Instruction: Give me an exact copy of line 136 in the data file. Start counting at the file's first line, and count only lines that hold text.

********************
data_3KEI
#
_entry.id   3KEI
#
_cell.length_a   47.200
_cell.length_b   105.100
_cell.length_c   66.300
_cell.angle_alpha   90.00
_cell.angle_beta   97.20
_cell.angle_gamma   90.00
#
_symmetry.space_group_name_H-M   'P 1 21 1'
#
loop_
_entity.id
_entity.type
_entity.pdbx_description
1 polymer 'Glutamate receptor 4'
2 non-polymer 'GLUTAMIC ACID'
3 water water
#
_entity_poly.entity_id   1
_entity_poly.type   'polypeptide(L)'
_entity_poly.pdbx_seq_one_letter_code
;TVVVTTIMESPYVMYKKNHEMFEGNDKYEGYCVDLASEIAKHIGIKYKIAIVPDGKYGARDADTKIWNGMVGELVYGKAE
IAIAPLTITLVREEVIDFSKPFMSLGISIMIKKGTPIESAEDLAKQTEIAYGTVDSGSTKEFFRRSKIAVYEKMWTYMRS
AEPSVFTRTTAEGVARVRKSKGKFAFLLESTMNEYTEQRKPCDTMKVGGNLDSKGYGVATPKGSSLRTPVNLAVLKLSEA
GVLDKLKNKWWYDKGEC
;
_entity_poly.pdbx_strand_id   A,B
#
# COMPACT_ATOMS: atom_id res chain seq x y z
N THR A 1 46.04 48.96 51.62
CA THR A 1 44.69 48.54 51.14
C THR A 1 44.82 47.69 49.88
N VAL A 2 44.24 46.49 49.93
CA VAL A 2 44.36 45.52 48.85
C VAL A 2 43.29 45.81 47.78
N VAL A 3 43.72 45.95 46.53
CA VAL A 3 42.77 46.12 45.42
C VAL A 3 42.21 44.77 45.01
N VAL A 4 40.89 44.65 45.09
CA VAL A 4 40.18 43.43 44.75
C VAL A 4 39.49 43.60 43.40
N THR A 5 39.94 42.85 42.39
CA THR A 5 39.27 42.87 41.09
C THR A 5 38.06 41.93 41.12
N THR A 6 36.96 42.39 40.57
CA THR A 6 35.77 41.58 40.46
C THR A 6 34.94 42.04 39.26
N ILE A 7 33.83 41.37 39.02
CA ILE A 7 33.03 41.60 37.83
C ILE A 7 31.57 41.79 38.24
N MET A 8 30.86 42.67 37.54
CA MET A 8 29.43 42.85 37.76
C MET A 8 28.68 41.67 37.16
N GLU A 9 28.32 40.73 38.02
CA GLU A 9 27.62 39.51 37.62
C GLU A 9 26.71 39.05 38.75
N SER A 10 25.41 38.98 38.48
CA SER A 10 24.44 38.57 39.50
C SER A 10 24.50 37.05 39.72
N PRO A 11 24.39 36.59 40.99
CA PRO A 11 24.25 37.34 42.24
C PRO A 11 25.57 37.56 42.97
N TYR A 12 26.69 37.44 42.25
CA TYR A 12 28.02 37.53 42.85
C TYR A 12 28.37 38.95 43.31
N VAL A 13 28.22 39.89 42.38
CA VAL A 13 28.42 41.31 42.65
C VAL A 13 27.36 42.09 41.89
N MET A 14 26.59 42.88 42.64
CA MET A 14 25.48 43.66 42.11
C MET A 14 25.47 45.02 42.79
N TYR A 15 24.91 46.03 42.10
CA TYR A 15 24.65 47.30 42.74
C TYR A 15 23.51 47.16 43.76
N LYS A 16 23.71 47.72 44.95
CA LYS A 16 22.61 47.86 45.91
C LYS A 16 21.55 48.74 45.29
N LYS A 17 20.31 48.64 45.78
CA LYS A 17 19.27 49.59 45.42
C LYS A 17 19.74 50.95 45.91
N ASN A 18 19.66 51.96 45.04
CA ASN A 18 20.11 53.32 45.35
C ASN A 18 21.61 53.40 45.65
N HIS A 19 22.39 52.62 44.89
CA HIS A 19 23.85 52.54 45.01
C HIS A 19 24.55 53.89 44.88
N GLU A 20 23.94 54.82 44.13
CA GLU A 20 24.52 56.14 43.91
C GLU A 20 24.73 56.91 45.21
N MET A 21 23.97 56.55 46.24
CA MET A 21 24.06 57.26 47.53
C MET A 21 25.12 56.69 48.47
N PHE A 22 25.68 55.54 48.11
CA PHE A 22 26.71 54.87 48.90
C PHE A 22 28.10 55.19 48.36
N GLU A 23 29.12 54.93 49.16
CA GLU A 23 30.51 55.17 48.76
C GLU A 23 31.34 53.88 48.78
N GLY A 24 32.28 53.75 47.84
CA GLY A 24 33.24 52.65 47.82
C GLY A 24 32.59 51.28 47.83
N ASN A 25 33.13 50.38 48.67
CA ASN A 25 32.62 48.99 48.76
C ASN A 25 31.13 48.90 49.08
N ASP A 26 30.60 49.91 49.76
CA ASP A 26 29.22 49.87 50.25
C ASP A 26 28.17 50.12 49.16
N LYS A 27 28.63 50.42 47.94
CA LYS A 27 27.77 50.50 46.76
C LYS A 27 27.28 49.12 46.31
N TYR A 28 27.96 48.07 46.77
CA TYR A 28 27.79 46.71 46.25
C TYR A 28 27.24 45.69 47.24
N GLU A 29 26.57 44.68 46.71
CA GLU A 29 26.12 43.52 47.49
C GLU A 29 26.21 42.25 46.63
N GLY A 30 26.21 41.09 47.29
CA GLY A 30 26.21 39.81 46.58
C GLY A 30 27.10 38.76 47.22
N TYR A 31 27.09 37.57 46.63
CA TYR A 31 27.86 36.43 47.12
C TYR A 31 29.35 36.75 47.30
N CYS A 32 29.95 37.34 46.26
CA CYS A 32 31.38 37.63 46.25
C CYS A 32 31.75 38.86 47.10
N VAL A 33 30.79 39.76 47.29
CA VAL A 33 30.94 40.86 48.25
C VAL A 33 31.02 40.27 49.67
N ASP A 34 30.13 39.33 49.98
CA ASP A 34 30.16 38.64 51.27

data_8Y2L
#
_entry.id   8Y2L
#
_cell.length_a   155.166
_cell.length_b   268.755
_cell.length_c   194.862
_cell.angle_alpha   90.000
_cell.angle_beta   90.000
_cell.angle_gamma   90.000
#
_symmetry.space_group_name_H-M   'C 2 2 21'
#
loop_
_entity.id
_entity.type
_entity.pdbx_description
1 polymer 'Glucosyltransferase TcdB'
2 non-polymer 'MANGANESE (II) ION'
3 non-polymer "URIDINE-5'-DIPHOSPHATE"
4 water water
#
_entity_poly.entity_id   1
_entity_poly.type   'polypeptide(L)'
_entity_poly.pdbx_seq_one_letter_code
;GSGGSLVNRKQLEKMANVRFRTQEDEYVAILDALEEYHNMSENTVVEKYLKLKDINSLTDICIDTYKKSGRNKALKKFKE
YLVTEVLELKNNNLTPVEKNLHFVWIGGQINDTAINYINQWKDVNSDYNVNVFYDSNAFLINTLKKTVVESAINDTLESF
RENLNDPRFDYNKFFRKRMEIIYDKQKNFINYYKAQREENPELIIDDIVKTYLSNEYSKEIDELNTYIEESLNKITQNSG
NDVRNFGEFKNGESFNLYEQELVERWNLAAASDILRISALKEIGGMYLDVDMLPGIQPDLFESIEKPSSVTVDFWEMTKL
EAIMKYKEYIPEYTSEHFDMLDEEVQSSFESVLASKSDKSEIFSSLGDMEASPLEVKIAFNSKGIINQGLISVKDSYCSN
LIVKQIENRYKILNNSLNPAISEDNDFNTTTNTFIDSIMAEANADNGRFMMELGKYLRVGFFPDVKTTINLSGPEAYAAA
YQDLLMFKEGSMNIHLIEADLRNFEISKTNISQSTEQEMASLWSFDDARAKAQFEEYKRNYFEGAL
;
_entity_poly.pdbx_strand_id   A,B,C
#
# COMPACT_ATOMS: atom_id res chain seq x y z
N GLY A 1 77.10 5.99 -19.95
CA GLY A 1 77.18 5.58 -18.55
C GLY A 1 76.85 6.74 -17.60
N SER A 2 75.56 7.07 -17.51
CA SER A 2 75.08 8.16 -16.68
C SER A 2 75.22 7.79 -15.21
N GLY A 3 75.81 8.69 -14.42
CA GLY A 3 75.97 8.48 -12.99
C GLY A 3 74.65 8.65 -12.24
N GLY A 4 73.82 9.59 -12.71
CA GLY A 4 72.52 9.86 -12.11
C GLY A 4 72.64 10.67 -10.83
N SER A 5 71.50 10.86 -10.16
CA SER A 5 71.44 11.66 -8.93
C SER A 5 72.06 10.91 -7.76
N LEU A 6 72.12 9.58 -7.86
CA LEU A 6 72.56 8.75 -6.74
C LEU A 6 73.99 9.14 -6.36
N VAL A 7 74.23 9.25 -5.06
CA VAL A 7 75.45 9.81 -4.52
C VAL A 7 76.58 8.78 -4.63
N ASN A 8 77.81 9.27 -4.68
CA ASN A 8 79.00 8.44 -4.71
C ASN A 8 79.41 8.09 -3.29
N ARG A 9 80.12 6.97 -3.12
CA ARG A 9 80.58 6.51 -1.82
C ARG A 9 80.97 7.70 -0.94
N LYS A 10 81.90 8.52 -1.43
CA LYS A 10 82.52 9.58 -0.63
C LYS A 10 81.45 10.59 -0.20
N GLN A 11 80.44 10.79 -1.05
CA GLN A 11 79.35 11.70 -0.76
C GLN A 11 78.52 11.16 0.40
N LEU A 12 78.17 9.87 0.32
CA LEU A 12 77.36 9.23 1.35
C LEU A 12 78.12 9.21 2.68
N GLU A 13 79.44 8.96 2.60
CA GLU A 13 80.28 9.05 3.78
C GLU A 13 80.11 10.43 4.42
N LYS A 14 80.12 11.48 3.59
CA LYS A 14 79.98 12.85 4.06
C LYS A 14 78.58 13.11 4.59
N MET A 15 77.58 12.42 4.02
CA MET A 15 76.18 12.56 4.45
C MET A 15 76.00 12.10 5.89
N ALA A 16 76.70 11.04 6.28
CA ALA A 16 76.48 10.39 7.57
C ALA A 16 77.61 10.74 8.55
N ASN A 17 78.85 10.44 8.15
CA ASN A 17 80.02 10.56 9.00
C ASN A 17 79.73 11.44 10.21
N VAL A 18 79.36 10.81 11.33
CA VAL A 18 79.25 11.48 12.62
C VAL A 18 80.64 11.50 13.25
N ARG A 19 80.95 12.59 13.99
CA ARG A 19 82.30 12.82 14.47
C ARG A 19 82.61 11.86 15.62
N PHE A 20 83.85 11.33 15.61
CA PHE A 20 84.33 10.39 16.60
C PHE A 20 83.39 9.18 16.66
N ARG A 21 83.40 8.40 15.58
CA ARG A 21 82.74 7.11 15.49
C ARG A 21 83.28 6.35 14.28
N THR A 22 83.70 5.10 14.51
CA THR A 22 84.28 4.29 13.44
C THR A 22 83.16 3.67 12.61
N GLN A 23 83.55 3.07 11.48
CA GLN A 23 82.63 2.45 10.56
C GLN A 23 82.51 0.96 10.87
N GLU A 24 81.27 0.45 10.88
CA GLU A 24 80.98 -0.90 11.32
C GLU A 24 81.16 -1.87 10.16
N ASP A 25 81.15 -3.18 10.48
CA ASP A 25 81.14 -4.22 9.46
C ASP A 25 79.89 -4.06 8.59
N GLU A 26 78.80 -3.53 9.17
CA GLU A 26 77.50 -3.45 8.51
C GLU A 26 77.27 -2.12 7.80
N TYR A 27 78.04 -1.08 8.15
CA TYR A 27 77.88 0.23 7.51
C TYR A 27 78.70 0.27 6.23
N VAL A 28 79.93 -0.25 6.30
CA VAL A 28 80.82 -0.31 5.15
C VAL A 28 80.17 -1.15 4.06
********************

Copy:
_entry.id   8Y2L